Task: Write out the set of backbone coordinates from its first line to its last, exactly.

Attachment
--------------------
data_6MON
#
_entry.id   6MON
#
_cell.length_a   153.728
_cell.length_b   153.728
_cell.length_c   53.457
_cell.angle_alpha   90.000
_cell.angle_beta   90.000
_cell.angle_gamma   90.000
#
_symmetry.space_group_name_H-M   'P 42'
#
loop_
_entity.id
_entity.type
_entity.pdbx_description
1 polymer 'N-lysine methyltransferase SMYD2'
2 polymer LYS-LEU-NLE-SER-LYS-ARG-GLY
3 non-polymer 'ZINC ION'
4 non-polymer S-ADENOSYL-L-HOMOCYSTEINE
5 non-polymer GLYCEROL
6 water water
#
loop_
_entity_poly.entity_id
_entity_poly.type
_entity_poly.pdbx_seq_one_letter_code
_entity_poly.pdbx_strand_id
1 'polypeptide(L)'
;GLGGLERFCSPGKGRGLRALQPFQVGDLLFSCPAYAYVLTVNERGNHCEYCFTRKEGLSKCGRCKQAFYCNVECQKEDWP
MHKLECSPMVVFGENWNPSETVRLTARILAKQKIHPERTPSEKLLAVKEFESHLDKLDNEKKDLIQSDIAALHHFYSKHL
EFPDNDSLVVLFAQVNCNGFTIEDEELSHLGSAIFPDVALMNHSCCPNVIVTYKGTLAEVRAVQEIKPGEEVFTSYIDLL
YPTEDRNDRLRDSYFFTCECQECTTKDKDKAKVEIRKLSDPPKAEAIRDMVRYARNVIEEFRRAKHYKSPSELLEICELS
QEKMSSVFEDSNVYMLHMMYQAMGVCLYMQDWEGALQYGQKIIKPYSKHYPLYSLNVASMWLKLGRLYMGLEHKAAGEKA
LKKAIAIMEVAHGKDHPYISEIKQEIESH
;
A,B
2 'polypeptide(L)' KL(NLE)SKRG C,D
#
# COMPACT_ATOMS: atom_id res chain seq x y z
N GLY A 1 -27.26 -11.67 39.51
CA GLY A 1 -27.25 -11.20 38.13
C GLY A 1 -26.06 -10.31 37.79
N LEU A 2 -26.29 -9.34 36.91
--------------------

data_6MON
#
_entry.id   6MON
#
_cell.length_a   153.728
_cell.length_b   153.728
_cell.length_c   53.457
_cell.angle_alpha   90.000
_cell.angle_beta   90.000
_cell.angle_gamma   90.000
#
_symmetry.space_group_name_H-M   'P 42'
#
loop_
_entity.id
_entity.type
_entity.pdbx_description
1 polymer 'N-lysine methyltransferase SMYD2'
2 polymer LYS-LEU-NLE-SER-LYS-ARG-GLY
3 non-polymer 'ZINC ION'
4 non-polymer S-ADENOSYL-L-HOMOCYSTEINE
5 non-polymer GLYCEROL
6 water water
#
loop_
_entity_poly.entity_id
_entity_poly.type
_entity_poly.pdbx_seq_one_letter_code
_entity_poly.pdbx_strand_id
1 'polypeptide(L)'
;GLGGLERFCSPGKGRGLRALQPFQVGDLLFSCPAYAYVLTVNERGNHCEYCFTRKEGLSKCGRCKQAFYCNVECQKEDWP
MHKLECSPMVVFGENWNPSETVRLTARILAKQKIHPERTPSEKLLAVKEFESHLDKLDNEKKDLIQSDIAALHHFYSKHL
EFPDNDSLVVLFAQVNCNGFTIEDEELSHLGSAIFPDVALMNHSCCPNVIVTYKGTLAEVRAVQEIKPGEEVFTSYIDLL
YPTEDRNDRLRDSYFFTCECQECTTKDKDKAKVEIRKLSDPPKAEAIRDMVRYARNVIEEFRRAKHYKSPSELLEICELS
QEKMSSVFEDSNVYMLHMMYQAMGVCLYMQDWEGALQYGQKIIKPYSKHYPLYSLNVASMWLKLGRLYMGLEHKAAGEKA
LKKAIAIMEVAHGKDHPYISEIKQEIESH
;
A,B
2 'polypeptide(L)' KL(NLE)SKRG C,D
#
# COMPACT_ATOMS: atom_id res chain seq x y z
N GLY A 1 -27.26 -11.67 39.51
CA GLY A 1 -27.25 -11.20 38.13
C GLY A 1 -26.06 -10.31 37.79
N LEU A 2 -26.29 -9.34 36.91